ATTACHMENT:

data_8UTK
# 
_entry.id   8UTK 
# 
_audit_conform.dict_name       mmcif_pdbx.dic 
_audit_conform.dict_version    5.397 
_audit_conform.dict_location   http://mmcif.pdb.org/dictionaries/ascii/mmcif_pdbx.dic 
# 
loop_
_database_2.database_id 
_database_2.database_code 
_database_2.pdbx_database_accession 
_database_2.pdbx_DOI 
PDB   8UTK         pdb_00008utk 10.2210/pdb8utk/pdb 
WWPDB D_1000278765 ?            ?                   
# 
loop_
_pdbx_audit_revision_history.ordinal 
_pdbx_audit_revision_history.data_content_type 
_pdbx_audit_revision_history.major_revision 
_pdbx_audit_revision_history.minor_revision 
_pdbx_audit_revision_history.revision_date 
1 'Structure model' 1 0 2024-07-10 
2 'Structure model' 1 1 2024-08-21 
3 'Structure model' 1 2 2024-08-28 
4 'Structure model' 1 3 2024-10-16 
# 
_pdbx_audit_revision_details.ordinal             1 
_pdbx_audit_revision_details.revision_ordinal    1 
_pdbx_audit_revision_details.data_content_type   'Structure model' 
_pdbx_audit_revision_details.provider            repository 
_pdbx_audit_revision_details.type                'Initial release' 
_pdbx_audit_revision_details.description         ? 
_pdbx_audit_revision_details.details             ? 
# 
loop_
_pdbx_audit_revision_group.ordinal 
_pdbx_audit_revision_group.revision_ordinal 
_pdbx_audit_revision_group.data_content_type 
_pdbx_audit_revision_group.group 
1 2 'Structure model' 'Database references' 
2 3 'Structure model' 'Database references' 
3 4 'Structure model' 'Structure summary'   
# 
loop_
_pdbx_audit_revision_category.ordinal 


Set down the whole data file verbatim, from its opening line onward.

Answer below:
data_8UTK
# 
_entry.id   8UTK 
# 
_audit_conform.dict_name       mmcif_pdbx.dic 
_audit_conform.dict_version    5.397 
_audit_conform.dict_location   http://mmcif.pdb.org/dictionaries/ascii/mmcif_pdbx.dic 
# 
loop_
_database_2.database_id 
_database_2.database_code 
_database_2.pdbx_database_accession 
_database_2.pdbx_DOI 
PDB   8UTK         pdb_00008utk 10.2210/pdb8utk/pdb 
WWPDB D_1000278765 ?            ?                   
# 
loop_
_pdbx_audit_revision_history.ordinal 
_pdbx_audit_revision_history.data_content_type 
_pdbx_audit_revision_history.major_revision 
_pdbx_audit_revision_history.minor_revision 
_pdbx_audit_revision_history.revision_date 
1 'Structure model' 1 0 2024-07-10 
2 'Structure model' 1 1 2024-08-21 
3 'Structure model' 1 2 2024-08-28 
4 'Structure model' 1 3 2024-10-16 
# 
_pdbx_audit_revision_details.ordinal             1 
_pdbx_audit_revision_details.revision_ordinal    1 
_pdbx_audit_revision_details.data_content_type   'Structure model' 
_pdbx_audit_revision_details.provider            repository 
_pdbx_audit_revision_details.type                'Initial release' 
_pdbx_audit_revision_details.description         ? 
_pdbx_audit_revision_details.details             ? 
# 
loop_
_pdbx_audit_revision_group.ordinal 
_pdbx_audit_revision_group.revision_ordinal 
_pdbx_audit_revision_group.data_content_type 
_pdbx_audit_revision_group.group 
1 2 'Structure model' 'Database references' 
2 3 'Structure model' 'Database references' 
3 4 'Structure model' 'Structure summary'   
# 
loop_
_pdbx_audit_revision_category.ordinal 